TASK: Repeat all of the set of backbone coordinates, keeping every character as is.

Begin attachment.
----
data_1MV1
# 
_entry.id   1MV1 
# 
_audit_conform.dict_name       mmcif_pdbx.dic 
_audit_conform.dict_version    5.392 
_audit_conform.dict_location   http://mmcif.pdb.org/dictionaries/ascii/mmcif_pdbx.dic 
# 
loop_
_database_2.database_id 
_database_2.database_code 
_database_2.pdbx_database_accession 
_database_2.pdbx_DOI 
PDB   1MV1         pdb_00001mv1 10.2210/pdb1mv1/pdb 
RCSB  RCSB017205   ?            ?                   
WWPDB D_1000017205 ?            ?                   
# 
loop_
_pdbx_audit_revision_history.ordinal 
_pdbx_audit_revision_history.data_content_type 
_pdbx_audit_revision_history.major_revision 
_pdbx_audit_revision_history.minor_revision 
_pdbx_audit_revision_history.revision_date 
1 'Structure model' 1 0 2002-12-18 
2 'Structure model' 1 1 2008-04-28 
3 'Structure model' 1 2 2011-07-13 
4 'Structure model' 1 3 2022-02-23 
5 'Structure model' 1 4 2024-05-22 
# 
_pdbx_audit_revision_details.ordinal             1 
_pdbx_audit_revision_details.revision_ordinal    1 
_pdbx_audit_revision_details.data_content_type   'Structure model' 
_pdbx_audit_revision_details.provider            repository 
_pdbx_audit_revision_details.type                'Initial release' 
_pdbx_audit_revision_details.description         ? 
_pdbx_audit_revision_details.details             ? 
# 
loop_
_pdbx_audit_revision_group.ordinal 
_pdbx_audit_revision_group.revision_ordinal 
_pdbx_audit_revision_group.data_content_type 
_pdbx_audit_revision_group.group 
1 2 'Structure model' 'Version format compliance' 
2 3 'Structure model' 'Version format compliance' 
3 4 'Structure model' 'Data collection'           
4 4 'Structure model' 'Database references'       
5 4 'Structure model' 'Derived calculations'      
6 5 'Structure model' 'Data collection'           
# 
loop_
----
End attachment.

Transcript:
data_1MV1
# 
_entry.id   1MV1 
# 
_audit_conform.dict_name       mmcif_pdbx.dic 
_audit_conform.dict_version    5.392 
_audit_conform.dict_location   http://mmcif.pdb.org/dictionaries/ascii/mmcif_pdbx.dic 
# 
loop_
_database_2.database_id 
_database_2.database_code 
_database_2.pdbx_database_accession 
_database_2.pdbx_DOI 
PDB   1MV1         pdb_00001mv1 10.2210/pdb1mv1/pdb 
RCSB  RCSB017205   ?            ?                   
WWPDB D_1000017205 ?            ?                   
# 
loop_
_pdbx_audit_revision_history.ordinal 
_pdbx_audit_revision_history.data_content_type 
_pdbx_audit_revision_history.major_revision 
_pdbx_audit_revision_history.minor_revision 
_pdbx_audit_revision_history.revision_date 
1 'Structure model' 1 0 2002-12-18 
2 'Structure model' 1 1 2008-04-28 
3 'Structure model' 1 2 2011-07-13 
4 'Structure model' 1 3 2022-02-23 
5 'Structure model' 1 4 2024-05-22 
# 
_pdbx_audit_revision_details.ordinal             1 
_pdbx_audit_revision_details.revision_ordinal    1 
_pdbx_audit_revision_details.data_content_type   'Structure model' 
_pdbx_audit_revision_details.provider            repository 
_pdbx_audit_revision_details.type                'Initial release' 
_pdbx_audit_revision_details.description         ? 
_pdbx_audit_revision_details.details             ? 
# 
loop_
_pdbx_audit_revision_group.ordinal 
_pdbx_audit_revision_group.revision_ordinal 
_pdbx_audit_revision_group.data_content_type 
_pdbx_audit_revision_group.group 
1 2 'Structure model' 'Version format compliance' 
2 3 'Structure model' 'Version format compliance' 
3 4 'Structure model' 'Data collection'           
4 4 'Structure model' 'Database references'       
5 4 'Structure model' 'Derived calculations'      
6 5 'Structure model' 'Data collection'           
# 
loop_